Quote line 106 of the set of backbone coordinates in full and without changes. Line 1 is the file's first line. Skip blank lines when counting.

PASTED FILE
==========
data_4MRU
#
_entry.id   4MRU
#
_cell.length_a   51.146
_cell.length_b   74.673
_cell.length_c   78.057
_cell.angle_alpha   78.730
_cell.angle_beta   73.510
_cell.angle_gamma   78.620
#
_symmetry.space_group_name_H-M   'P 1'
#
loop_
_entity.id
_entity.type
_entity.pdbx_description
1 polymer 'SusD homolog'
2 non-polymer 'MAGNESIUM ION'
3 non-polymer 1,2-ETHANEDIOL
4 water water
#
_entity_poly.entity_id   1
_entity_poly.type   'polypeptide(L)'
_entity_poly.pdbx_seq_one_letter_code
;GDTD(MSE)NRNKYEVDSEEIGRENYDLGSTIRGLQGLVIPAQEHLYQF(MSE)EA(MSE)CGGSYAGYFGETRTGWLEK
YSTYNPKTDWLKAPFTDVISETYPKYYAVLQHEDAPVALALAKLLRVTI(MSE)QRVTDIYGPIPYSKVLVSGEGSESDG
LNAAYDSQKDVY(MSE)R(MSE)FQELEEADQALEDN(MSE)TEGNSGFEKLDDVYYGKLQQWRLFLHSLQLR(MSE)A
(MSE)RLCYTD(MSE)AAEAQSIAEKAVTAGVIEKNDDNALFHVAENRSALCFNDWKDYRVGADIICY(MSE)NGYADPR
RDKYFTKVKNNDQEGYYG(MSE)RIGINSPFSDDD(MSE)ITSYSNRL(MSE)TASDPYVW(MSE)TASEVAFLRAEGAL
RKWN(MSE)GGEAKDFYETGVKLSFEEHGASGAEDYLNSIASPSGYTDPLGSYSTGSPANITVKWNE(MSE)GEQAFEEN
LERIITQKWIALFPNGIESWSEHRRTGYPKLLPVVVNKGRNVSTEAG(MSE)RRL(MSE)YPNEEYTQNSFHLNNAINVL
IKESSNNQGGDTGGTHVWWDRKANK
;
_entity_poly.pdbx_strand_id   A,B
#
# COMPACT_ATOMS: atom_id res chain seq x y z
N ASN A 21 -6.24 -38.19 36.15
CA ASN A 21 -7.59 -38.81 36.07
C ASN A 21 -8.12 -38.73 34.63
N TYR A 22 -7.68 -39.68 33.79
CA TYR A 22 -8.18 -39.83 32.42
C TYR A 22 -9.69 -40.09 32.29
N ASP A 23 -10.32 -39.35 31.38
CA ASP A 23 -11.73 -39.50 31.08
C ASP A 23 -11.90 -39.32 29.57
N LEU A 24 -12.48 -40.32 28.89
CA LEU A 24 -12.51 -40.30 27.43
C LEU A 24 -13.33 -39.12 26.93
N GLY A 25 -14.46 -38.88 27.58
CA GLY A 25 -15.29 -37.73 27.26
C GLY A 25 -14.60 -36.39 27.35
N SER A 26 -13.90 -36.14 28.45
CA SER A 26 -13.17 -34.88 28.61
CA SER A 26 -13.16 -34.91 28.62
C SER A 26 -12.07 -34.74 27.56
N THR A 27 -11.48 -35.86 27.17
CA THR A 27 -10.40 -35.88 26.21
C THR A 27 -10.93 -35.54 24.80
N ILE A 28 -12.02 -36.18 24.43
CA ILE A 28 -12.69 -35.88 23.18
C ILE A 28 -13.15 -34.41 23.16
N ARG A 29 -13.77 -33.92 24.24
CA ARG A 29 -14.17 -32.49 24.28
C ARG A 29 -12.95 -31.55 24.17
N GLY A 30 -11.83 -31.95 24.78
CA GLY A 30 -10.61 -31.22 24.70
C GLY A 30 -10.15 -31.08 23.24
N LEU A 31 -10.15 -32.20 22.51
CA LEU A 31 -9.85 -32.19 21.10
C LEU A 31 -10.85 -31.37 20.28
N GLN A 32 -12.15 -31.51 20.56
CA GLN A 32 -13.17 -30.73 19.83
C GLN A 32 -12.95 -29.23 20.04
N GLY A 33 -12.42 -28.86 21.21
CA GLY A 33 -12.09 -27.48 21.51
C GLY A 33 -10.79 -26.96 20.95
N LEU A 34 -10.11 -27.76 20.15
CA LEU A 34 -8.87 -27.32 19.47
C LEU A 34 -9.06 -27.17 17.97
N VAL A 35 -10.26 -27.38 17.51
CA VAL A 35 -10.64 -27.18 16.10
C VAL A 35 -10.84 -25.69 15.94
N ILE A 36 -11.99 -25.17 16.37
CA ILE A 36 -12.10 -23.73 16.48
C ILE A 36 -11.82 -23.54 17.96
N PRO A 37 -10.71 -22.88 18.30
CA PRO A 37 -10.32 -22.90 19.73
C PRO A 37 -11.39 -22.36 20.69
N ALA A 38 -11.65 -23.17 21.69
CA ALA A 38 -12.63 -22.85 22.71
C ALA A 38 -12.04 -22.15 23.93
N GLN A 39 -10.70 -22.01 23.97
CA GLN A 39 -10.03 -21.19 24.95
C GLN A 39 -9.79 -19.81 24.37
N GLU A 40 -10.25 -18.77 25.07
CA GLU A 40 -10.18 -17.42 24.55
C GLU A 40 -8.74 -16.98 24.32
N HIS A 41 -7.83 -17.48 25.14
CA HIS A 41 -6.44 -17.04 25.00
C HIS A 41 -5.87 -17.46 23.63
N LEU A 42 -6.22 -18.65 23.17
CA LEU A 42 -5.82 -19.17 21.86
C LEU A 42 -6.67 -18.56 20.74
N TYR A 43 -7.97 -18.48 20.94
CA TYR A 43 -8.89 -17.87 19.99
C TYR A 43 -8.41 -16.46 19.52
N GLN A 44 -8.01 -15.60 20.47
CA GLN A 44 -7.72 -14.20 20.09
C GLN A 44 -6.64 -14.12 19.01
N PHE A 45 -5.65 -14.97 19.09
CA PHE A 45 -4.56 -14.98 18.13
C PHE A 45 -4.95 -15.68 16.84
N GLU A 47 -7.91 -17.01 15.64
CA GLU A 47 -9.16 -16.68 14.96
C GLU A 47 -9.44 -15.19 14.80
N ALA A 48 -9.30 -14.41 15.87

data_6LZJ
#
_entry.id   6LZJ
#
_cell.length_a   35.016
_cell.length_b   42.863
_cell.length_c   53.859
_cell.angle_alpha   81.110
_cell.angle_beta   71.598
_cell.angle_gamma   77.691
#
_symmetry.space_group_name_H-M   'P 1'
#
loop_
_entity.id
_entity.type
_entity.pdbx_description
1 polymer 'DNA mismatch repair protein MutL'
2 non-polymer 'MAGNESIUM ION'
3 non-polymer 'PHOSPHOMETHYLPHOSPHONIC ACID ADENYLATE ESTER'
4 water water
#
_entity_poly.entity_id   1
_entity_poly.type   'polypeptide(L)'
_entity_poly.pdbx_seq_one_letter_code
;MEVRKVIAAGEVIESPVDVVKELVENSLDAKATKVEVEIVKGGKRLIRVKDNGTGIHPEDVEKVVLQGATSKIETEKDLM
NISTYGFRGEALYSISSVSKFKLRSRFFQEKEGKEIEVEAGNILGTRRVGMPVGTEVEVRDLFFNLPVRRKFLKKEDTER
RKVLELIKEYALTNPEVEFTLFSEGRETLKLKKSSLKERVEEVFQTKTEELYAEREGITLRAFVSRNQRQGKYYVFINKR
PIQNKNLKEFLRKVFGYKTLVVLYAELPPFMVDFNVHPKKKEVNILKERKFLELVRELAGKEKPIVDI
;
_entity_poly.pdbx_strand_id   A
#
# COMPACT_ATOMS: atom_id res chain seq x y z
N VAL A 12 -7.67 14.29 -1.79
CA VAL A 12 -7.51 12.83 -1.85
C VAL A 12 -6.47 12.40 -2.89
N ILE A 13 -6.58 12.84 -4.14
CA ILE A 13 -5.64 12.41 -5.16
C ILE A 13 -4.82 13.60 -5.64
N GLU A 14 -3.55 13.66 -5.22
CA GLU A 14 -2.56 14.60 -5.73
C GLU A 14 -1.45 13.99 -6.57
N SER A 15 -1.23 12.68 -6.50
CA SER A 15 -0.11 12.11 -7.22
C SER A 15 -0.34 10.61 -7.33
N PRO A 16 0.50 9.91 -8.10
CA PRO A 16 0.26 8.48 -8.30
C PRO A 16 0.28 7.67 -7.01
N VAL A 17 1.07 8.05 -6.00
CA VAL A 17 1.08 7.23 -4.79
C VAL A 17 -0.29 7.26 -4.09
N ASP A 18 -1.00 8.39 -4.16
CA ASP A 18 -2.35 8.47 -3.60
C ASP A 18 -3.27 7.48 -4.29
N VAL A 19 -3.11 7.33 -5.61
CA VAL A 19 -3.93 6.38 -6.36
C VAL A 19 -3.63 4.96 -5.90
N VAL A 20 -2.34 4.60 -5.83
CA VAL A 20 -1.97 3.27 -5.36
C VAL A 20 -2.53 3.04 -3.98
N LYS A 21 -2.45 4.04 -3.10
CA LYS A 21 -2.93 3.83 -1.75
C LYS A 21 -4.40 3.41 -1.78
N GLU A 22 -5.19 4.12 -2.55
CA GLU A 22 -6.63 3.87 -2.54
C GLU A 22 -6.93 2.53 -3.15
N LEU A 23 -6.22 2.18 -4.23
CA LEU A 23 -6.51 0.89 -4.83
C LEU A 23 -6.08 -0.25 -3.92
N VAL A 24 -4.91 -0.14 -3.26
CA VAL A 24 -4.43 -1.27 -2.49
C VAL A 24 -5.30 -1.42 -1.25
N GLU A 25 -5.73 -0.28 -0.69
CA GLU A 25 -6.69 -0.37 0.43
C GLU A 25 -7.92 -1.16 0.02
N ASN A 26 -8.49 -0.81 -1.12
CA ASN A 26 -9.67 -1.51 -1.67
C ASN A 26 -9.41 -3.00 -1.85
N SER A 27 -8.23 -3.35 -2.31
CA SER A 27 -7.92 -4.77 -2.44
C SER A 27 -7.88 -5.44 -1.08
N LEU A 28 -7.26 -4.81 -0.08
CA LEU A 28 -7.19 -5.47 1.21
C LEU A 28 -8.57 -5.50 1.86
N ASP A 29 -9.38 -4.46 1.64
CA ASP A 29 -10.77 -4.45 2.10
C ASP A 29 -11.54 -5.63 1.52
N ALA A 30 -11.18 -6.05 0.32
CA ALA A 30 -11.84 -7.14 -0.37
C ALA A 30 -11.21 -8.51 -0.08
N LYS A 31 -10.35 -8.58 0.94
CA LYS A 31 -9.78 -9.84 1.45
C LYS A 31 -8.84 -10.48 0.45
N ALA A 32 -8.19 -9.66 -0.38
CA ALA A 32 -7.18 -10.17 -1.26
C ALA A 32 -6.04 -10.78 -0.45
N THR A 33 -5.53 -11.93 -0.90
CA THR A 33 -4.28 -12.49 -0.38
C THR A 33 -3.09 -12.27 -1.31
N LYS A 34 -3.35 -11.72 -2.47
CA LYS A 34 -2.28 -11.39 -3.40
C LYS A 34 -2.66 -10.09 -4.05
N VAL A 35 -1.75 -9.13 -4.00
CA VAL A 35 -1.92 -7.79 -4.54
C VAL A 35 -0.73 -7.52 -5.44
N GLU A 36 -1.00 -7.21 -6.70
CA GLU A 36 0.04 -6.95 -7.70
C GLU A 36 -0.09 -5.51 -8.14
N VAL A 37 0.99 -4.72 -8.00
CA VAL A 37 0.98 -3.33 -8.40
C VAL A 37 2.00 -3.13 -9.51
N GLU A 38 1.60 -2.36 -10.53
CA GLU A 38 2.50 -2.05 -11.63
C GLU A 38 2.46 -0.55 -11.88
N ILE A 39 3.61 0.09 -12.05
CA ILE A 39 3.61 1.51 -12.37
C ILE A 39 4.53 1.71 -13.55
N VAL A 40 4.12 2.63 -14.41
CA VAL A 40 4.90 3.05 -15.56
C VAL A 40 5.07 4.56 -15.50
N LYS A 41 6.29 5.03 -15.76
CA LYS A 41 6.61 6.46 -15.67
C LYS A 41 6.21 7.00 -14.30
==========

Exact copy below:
CA TYR A 43 -8.89 -17.87 19.99